Pleas for equity often ring out in courtrooms. Lawyers may
invoke inherent jurisdiction of the courts and common law precedent
to seek relief. Are adjudicative tribunals required to consider
similar requests? Recent appellate case law shows that there is a
strong limitation on the grant of equitable relief by an
In Alberta v. McGeady,1 the Supreme Court of
Canada has dismissed leave against an appellate decision upholding
a lower court decision.2 The McGeady decision
upheld the importance of a tribunal's enabling statute. The
Supreme Court's denial of leave makes the decision persuasive
The Board's Award of a Remedy
Mr. McGeady applied for statutory benefits arising from knee
problems. The first adjudicator denied benefits on account of
section 6(1) of the Public Service Long Term Disability Continuance
Plan Regulation (Regulation). The first-level appeal adjudicator
upheld the initial denial of benefits. Mr. McGeady, supported by
the Alberta Union of Provincial Employees, sought to appeal to
Alberta's Long Term Disability Second Level Appeal Board
The Board granted Mr. McGeady relief on a "broader view of
the circumstances" and in part due to fairness and
The Alberta Court of Queen's Bench subsequently overturned
the decision of the Board.5 The lower court's
decision is foreshadowed in the first paragraph by the following
This case is noteworthy because the Appeal Board deliberately
ignored the governing statutory provision and based its decision on
a standard it made up.
The Court of Appeal Rejects Equity
On appeal to the Court of Appeal, the issue was framed with at
least nuanced difference. The Board's decision was
characterized as arising from equity and the issue was whether the
Board had properly interpreted its granted
The Court of Appeal held that the Board awarded disability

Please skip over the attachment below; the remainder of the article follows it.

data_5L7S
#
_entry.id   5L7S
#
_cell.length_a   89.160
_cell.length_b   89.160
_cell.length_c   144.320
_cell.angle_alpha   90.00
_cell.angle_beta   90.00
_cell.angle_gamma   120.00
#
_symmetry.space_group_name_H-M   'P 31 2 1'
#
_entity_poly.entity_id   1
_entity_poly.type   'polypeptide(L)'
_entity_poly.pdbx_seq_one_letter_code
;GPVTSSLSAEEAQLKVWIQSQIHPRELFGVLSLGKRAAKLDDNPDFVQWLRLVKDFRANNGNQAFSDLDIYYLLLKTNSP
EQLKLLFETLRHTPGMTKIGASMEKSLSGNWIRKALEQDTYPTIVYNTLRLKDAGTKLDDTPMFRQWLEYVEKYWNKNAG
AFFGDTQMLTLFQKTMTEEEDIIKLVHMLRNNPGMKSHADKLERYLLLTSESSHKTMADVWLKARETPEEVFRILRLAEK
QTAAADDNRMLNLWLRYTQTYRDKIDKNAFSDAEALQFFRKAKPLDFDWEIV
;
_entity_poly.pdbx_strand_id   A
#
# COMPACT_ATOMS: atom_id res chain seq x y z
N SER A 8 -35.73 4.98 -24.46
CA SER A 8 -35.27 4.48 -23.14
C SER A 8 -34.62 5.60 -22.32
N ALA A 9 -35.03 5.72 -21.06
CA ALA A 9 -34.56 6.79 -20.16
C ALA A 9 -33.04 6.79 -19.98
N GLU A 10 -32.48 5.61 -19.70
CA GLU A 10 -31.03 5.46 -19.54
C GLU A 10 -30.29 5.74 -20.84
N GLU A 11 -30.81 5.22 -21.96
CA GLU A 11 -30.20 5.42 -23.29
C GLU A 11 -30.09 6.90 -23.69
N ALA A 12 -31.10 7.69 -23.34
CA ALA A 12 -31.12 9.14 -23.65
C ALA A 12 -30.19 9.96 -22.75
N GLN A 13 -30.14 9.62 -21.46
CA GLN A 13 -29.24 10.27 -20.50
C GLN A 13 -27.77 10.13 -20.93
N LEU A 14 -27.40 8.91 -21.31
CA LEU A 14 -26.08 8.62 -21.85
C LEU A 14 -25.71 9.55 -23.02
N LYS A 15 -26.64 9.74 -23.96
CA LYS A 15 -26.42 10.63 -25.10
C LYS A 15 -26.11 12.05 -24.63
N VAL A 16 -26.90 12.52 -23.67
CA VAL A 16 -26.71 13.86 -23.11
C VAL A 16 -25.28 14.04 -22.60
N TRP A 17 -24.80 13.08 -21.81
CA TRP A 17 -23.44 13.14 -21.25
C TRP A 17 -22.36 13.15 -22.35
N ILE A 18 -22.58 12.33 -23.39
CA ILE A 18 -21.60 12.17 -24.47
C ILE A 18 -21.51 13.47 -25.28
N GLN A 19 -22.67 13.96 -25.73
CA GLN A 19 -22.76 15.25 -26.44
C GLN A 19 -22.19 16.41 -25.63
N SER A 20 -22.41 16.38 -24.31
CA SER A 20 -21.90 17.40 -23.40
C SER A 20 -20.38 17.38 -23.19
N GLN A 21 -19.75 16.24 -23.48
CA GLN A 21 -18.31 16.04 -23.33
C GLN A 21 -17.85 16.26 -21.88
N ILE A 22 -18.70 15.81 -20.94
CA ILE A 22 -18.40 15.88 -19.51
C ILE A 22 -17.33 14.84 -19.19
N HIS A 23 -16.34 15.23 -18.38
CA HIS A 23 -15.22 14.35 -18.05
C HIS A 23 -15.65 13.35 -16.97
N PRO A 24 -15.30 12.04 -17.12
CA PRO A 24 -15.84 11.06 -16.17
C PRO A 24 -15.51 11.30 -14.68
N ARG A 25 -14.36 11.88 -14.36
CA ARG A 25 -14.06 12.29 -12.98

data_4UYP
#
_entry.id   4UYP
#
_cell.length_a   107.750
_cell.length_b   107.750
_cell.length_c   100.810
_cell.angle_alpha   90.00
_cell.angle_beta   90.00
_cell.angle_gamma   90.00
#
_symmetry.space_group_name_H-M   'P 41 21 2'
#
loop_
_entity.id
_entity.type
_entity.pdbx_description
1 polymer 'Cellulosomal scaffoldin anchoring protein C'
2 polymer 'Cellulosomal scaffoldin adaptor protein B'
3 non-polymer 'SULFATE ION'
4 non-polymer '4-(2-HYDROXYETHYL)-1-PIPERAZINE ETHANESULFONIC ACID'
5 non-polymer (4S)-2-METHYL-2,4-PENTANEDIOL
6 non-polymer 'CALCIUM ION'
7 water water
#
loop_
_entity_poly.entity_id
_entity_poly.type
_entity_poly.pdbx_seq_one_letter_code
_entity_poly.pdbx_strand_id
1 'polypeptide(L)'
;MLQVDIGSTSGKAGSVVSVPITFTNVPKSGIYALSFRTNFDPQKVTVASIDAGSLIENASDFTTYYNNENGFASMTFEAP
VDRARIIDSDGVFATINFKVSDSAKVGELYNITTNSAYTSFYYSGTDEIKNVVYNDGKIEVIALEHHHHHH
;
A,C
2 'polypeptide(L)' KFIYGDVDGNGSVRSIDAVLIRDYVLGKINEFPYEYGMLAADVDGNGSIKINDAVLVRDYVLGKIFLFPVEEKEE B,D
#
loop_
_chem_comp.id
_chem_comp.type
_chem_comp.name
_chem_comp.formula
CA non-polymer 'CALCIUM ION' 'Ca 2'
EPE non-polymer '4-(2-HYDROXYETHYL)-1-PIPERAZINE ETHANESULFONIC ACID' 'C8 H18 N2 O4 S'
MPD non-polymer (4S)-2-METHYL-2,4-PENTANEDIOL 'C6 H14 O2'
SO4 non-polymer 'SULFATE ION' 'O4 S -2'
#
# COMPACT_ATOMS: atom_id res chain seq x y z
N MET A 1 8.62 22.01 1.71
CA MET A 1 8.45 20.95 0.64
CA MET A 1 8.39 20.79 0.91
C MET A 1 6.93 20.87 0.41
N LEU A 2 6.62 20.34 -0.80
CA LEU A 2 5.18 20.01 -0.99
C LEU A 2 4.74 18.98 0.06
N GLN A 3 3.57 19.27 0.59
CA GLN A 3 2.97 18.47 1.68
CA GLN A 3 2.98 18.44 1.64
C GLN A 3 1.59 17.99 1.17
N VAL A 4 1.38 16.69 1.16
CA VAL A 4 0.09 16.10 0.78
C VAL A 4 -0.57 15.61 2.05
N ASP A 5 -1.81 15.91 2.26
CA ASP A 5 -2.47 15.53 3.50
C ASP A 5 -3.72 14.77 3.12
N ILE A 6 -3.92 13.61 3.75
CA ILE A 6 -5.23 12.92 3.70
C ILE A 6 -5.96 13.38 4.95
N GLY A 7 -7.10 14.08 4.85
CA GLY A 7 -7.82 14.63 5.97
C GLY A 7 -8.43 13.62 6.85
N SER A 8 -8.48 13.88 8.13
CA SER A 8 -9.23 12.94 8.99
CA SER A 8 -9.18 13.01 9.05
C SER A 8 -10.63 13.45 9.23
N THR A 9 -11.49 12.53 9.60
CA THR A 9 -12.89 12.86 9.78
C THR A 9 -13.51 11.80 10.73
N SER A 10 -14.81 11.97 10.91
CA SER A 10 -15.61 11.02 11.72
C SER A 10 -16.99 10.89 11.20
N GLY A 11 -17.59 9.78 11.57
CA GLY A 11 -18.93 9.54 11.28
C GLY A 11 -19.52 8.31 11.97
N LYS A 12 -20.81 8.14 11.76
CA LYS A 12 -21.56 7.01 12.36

benefits even though under its statutory authority it had no
specific authority to do so.7 The court
considered the Public Service Act, the Administrative
Procedures and Jurisdiction Act and the Regulation to
determine if the Board had broad powers to grant the benefits. The
court did not find statutory language granting the Board broad
authority to take action it considered proper.8
The Court of Appeal held that the award granting benefits was in
direct conflict with words in the related statute and therefore
Equity (or Other Remedies) Require Statutory Basis
The Court of Appeal distinguished the legislation of other
tribunals, such as the Alberta Labour Relations Board. The court
pointed out that these tribunals may have broader
authority.10 However, although not considered by the
court in McGeady, even in these types of adjudicative
tribunals, courts have sought statutory authority for the granting
of a remedy.11
Any grant of equitable relief made by an administrative tribunal
should arise from some language in statute or regulation. Parties
arguing cases before administrative tribunals should ensure that
the relief they are seeking (or the relief sought by the other
side) has an arguable home in the tribunal's enabling
3 Alberta v McGeady, 2014 ABQB 104 at paras.
4 Alberta v McGeady, 2014 ABQB 104 at para.
5 Alberta v McGeady, 2014 ABQB 104 at para.
6 Alberta v McGeady, 2015 ABCA 54 at para.
7 Alberta v McGeady, 2015 ABCA 54 at para.
8 Alberta v McGeady, 2015 ABCA 54 at para.
9 Alberta v McGeady, 2015 ABCA 54 at para.
10 Alberta v McGeady, 2015 ABCA 54 at para.
11 For example, in Canada (Canadian Human Rights
Commission) v Canada (AG), 2011 SCC 53, the Supreme Court held
that legal costs could not be awarded to a Human Rights applicant
The foregoing provides only an overview and does not
constitute legal advice. Readers are cautioned against making any
decisions based on this material alone. Rather, specific legal
advice should be obtained.
It's not often that our little blog intersects with such titanic struggles as the U.S. presidential race – and by using the term "titanic" I certainly don't mean to suggest that anything disastrous is in the future.
J.J. v. C.C., is an interesting case in which the court held that an automotive garage owes a duty to minor children to secure the vehicles on the premises by locking the cars and safely storing the car keys...
In Irwin v. Alberta Veterinary Medical Association, 2015 ABCA 396, the Alberta Court of Appeal found that the "ABVMA" failed to afford procedural fairness to a veterinarian undergoing an incapacity assessment.
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